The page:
The Garstang Museum of Archaeology is named after John Garstang, who founded the Institute of Archaeology in Liverpool in 1904. He was born in Blackburn, Lancashire, on 5th May 1876, the youngest son of Dr Walter Garstang and Matilda Mary Garstang (née Wardley). A pupil at Blackburn Grammar School, he went up to Jesus College, Oxford, to study Mathematics, and during this time became interested in Archaeology, and conducting excavations at Ribchester in Lancashire, and after this on a number of other sites around Britain.
In 1899, Garstang went out to Egypt, to work with Flinders Petrie at Abydos. He was appointed as an Honorary Reader in Egyptian Archaeology at the University of Liverpool in 1902, at the age of 26. He went on to excavate across Egypt, at sites including Abydos, Esna, Hierakonpolis, and Beni Hasan.
To fund this work, Garstang relied on the support of Excavation Committees. These committees were made up of merchants, collectors, and wealthy donors, such as John Rankin, H. Martyn Kennard, and F.G. Hilton Price. On Garstang’s return from excavations, a portion of the finds from that season’s work would be distributed to those who funded the work, in accordance with common practice at the time.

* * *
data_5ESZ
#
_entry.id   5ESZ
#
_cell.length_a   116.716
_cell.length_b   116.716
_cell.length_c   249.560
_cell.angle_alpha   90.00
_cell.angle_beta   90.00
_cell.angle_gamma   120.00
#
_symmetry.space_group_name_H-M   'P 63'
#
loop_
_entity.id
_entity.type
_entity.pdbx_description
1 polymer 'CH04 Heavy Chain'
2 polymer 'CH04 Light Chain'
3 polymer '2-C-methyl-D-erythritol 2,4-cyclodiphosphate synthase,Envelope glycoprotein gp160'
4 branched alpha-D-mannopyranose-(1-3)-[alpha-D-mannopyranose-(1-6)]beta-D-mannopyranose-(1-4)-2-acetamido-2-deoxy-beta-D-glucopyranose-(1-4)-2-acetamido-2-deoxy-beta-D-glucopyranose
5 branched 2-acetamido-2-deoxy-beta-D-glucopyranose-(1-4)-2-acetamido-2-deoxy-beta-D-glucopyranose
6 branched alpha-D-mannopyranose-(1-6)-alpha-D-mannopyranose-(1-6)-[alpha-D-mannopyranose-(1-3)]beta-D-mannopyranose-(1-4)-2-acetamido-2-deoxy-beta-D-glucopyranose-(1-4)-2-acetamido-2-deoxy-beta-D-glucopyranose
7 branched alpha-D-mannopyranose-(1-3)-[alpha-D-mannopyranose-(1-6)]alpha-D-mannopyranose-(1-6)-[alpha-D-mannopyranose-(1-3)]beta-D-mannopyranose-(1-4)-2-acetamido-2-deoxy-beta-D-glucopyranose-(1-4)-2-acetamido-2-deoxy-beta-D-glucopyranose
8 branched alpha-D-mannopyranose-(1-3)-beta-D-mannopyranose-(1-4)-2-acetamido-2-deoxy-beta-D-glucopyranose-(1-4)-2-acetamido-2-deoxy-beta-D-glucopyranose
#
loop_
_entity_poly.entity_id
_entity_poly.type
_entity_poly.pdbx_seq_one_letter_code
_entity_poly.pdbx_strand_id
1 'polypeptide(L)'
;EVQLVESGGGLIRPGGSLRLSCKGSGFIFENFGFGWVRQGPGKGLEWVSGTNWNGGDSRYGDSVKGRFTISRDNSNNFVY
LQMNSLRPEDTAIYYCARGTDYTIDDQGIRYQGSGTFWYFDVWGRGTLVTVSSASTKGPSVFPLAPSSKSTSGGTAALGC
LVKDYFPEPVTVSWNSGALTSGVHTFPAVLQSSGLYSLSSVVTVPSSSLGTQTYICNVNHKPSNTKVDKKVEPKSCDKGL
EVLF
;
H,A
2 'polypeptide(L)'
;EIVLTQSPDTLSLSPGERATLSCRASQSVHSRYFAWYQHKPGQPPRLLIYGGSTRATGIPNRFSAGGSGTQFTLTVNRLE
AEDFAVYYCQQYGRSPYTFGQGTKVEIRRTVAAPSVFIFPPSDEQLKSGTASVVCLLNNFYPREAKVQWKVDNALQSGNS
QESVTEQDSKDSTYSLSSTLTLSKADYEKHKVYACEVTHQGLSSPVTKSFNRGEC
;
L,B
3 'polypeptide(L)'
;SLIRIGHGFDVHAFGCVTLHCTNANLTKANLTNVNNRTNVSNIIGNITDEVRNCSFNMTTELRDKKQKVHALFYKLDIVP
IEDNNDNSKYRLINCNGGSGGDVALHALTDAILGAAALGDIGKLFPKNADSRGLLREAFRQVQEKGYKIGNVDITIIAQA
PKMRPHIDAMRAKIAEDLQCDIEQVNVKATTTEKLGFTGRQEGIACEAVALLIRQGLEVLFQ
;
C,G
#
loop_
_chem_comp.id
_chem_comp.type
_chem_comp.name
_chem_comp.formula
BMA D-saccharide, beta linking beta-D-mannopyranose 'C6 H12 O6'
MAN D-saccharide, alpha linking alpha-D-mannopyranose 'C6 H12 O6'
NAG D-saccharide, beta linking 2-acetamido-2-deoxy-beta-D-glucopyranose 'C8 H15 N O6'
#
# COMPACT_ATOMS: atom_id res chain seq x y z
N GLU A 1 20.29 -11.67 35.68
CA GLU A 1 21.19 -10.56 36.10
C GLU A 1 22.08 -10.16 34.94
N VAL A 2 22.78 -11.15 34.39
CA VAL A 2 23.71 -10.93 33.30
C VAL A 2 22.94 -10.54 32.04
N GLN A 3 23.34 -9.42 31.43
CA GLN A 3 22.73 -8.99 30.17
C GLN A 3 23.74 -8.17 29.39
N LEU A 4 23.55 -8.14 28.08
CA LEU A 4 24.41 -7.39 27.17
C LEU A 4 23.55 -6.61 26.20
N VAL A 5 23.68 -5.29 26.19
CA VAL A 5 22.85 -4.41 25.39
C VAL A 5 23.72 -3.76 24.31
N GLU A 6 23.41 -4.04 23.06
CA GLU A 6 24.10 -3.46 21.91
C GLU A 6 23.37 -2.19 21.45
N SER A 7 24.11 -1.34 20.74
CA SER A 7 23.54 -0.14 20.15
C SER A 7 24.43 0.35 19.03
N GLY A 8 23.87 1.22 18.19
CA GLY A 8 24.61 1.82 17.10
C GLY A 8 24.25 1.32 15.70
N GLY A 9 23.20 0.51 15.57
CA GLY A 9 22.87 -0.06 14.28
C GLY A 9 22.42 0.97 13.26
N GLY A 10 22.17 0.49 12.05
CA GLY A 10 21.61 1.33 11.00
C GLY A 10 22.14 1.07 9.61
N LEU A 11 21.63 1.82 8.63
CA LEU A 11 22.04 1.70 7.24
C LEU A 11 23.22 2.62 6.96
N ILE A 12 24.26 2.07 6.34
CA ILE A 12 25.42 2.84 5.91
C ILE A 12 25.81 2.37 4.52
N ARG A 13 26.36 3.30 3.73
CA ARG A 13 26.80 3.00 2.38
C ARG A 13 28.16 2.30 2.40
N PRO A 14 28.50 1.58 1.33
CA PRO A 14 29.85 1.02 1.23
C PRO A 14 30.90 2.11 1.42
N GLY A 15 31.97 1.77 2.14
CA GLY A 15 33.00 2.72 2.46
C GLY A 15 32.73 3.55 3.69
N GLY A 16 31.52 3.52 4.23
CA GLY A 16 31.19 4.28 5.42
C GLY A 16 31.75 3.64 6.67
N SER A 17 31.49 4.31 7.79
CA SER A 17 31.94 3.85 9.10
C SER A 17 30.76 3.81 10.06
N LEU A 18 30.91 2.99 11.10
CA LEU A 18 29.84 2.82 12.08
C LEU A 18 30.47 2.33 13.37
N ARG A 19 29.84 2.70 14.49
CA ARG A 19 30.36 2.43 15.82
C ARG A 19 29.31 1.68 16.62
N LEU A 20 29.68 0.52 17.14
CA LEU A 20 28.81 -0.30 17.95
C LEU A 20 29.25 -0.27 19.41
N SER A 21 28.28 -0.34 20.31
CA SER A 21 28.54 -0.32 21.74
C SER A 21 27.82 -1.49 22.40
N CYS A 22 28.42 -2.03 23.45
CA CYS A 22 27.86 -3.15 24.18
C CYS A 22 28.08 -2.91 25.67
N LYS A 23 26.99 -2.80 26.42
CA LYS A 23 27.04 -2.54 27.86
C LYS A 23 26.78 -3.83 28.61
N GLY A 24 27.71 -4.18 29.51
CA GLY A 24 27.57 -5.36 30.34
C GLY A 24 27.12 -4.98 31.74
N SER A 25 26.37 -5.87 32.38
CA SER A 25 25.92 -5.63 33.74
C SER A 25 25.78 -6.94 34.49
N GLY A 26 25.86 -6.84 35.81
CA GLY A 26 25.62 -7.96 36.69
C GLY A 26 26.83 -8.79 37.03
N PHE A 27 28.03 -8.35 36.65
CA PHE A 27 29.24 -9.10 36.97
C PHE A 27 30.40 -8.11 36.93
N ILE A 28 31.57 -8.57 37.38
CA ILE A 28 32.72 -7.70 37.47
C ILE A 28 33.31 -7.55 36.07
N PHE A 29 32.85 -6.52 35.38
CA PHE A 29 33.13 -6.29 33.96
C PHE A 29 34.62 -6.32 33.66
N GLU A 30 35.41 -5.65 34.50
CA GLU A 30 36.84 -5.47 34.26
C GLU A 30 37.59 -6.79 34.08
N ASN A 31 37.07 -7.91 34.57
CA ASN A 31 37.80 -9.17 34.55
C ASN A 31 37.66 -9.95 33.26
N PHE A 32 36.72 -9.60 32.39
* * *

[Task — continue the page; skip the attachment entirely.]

In 1907, he was made Professor of the Methods and Practice of Archaeology at the University of Liverpool, a post he held until 1941. He published extensively on a wide number of topics and is widely regarded as innovative in his widespread use of photography to record archaeological finds and excavations.
In 1910, he began excavations at Meroë in the Sudan, where he would continue to excavate until the outbreak of the First World War in 1914. After the War, he went on to excavate in Anatolia and Palestine, and went on to become Director of the Department of Antiquities in the Sudan, and Director of the British school in Jerusalem, as well as founding the British Institute of Archaeology at Ankara.
He died in Beireut on 12th September 1956.
In 2004, the departmental museum of the School of Archaeology, Classics, and Egyptology was renamed in honour of Garsting, to celebrate one hundred years since the foundation of the Institute.